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Gerald Rafshoon Discusses 'Running Mates'Aired August 11, 2000 - 2:40 p.m. ET
THIS IS A RUSH TRANSCRIPT. THIS COPY MAY NOT BE IN ITS FINAL FORM AND MAY BE UPDATED.
LOU WATERS, CNN ANCHOR: Now, the DNC chairman, Joe Andrew, says there's still time for Congresswoman Loretta Sanchez of California to be restored as a convention speaker. Ms. Sanchez Lost her speaking role at the convention when she refused to cancel a fund-raiser scheduled for next Tuesday at the "Playboy" Mansion.
Today, she told NBC "Today's" show she might be willing to move the event. Andrews says he's been working with Sanchez for two months to find another site.
Now, if you prefer your politic a little more dramatic, a little better scripted with a little better lighting and makeup, meet James Pryce.
(BEGIN VIDEO CLIP, "RUNNING MATES")
TOM SELLECK, ACTOR: Every delegate on the floor, every citizen in the gallery, every American in your cars and houses, if you're really serious about taking America back, stand up! Stand up wherever you are and be counted! Stand up and pledge with me! The government of the United States is not on the auction block and America's not for sale.
(END VIDEO CLIP)
WATERS: That's Tom Selleck, of course, starring in a TNT movie called "Running Mates," and the film's executive producer probably didn't have to do much research for this. He's Gerald Rafshoon, who in a formal life was White House communications director under Jimmy Carter.
Mr. Rafshoon, joins us from Washington.
GERALD RAFSHOON, EXECUTIVE PRODUCER, "RUNNING MATES": Hello, Lou. How are you?
WATERS: A comedy-drama about campaign finance reform. There's a market for that?
RAFSHOON: Well, I hope so. I think there's an interest in it. It's -- it's a comedy-drama, and it's about a presidential candidate, a reformer who's for campaign finance reform, but along the way people want him to pick a running mate who is not. And he's tempted, because it comes with $100 million worth of soft money.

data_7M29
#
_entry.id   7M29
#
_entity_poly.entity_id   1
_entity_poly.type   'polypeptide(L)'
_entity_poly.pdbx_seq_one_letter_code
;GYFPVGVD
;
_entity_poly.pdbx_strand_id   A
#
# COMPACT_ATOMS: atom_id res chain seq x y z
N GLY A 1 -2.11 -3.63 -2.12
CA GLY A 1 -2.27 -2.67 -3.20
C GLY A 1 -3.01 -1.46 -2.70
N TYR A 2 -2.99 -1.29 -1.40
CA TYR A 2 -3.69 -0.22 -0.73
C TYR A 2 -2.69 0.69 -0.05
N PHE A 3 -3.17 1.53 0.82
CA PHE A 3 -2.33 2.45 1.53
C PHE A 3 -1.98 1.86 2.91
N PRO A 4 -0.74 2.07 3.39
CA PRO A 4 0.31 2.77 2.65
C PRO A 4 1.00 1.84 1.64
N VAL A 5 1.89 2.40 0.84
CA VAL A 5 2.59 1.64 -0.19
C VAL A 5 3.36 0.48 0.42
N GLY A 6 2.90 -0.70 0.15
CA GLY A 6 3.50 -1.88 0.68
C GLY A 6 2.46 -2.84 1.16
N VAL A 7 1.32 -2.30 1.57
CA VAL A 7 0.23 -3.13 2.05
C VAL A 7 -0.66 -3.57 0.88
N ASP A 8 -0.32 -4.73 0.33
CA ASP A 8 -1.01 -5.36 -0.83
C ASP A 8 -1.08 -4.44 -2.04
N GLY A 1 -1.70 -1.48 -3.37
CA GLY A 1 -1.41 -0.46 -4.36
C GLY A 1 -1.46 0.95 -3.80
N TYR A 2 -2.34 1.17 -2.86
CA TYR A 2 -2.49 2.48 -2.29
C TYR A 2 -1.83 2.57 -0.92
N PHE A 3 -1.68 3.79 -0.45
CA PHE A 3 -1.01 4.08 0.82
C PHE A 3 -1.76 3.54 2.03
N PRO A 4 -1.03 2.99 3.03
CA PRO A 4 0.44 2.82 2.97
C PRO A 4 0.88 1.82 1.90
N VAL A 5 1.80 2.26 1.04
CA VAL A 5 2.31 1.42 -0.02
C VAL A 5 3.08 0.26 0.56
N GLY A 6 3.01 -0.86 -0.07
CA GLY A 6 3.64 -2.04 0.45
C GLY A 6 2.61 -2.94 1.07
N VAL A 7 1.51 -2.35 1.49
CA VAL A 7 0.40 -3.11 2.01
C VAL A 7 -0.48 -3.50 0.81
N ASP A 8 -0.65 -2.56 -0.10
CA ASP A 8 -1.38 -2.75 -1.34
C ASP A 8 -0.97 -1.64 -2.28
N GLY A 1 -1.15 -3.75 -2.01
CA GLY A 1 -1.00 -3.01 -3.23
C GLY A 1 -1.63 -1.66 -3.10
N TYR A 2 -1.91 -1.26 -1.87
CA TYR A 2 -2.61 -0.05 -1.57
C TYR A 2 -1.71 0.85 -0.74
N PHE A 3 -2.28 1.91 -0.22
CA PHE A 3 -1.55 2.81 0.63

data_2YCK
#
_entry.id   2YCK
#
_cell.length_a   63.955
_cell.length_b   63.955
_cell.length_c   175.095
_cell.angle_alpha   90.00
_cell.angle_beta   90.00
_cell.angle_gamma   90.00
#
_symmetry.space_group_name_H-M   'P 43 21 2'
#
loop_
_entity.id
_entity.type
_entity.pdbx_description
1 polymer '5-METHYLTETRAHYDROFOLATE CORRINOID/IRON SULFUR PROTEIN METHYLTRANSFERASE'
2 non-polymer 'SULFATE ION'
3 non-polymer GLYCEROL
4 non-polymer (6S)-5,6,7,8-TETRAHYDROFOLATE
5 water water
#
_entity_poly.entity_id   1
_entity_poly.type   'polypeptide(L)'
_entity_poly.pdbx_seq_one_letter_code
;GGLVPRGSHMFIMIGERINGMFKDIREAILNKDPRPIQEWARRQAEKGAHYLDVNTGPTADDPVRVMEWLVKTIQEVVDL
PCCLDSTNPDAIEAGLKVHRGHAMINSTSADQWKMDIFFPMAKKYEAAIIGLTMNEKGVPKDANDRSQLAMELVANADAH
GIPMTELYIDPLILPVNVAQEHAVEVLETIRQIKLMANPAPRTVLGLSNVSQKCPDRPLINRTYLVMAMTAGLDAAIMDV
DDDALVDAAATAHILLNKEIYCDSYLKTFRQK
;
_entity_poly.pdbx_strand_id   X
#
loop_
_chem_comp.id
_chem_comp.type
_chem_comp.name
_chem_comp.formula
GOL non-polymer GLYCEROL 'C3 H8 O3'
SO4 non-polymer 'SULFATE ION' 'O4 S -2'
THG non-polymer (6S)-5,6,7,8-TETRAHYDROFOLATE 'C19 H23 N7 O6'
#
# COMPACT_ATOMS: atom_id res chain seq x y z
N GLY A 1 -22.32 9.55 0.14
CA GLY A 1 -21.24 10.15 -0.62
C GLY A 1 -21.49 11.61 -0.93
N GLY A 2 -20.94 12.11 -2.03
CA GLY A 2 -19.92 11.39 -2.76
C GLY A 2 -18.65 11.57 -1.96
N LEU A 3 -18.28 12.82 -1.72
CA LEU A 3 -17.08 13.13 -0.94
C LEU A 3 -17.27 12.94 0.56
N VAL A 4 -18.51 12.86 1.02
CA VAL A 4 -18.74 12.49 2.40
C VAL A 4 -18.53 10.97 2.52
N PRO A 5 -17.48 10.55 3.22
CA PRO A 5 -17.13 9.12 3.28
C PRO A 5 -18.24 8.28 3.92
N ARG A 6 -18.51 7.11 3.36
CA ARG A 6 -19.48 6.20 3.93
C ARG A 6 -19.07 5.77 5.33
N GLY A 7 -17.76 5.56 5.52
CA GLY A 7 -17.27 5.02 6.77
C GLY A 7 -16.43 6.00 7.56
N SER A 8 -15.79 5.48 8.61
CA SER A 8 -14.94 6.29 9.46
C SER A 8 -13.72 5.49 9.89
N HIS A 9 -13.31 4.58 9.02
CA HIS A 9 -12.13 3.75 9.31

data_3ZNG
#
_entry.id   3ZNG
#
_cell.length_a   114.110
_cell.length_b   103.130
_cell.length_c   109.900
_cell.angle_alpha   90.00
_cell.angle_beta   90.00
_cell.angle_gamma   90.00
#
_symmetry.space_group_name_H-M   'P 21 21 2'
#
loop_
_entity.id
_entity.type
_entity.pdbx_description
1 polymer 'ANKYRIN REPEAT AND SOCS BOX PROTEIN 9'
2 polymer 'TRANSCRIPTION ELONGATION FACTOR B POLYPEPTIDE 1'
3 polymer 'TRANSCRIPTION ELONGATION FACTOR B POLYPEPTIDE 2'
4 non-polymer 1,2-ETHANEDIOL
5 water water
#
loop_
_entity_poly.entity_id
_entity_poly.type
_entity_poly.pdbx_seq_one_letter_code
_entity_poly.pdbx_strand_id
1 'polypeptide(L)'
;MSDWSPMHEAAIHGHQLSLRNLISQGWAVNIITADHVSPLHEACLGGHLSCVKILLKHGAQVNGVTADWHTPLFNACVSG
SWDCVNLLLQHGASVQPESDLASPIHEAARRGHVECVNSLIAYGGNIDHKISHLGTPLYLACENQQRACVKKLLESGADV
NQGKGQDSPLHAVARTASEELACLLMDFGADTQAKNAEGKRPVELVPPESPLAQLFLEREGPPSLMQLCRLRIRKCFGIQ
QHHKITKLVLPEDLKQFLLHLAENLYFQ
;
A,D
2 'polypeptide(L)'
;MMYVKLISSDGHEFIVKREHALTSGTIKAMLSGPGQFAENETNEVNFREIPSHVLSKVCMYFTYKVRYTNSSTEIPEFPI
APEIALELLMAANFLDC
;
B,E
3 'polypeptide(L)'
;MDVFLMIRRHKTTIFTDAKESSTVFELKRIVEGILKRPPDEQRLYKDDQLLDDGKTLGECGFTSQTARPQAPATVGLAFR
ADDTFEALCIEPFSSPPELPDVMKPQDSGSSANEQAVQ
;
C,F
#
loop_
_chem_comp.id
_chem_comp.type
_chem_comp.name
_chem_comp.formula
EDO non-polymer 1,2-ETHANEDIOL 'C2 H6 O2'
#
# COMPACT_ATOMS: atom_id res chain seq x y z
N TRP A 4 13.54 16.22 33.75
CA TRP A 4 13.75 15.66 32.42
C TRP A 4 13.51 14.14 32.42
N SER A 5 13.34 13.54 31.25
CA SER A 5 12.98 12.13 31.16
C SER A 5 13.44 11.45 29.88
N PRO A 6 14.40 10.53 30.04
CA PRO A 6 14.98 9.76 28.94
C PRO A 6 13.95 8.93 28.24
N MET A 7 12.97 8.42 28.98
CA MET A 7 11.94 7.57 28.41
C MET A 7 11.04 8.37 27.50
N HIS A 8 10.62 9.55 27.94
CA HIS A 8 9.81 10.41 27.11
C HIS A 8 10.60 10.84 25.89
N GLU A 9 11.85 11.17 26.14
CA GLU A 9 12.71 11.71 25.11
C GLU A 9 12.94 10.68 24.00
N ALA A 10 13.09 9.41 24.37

It's also the story of him and his female campaign manager, his wife. Faye Dunaway plays a senator's wife. It's a lot of fun.
And I noticed that you said that we were better scripted, and I'm not so sure. I think there may be more spontaneity in our film than in the convention that I saw last week. And I hope -- I hope there's more spontaneity in the one I'm going to see next week.
WATERS: Let's talk about the convention in a moment first. First, I want to ask you about the movie.
RAFSHOON: No, let's stick with the movie.
WATERS: If there are is any similarity between persons living or dead in your movie.
RAFSHOON: There is. Yes, there is some similarity between persons living or dead. It's intentional, but they're all public figures so they can sue us.
And I think that they're composites of a lot of people. There's a senator who never saw a special interest he didn't like and there's a senator who's for campaign finance reform. Our candidate, James Reynolds Pryce, is a reformer, a guy, the good guy, and he's got the nomination sewed up. And he's at the convention trying to make the biggest decision of his candidacy so far, picking a running mate.
WATERS: So you were communications director under President Jimmy Carter. I guess we can talk about the last 50 years of conventions. But let's talk about the last 20. You sounded almost critical of the way things are going with these political conventions.
RAFSHOON: Well, one thing I think we should see more at the political conventions than less -- and maybe they would be encourage to give more drama -- but the convention I saw last week was well- scripted, and well on-message, but I got the feeling that it was a made-for-television movie.
I think there's a lot of reality in our film. The people are real, and the issues that they talked about are real.
I heard nothing about campaign finance reform last week at the Republican convention, and it's all through our film, as well as a lot of fun (UNINTELLIGIBLE).
WATERS: The greatest political actors of modern times, the comparisons drawn between Reagan and Clinton. Of course, you have political actors in your movie. But how about political actors today? Do we have any or is it an actor's workshop?
RAFSHOON: Well, I think Clinton is the greatest political actor that we've had ever since television. He's a better actor than Reagan. But I think that you don't have as many -- you have actors. But they are also people who believe in things. I think the best actions are if the candidate is authentic and has authentic beliefs. WATERS: All right, Gerald Rafshoon, the movie is called "Running Mates." When's it out? August...
RAFSHOON: It will be on Sunday night on TNT at 8 o'clock, 10 o'clock and midnight Eastern time.
WATERS: OK. Good luck with that, Gerald Rafshoon from Washington.
RAFSHOON: Thank you.
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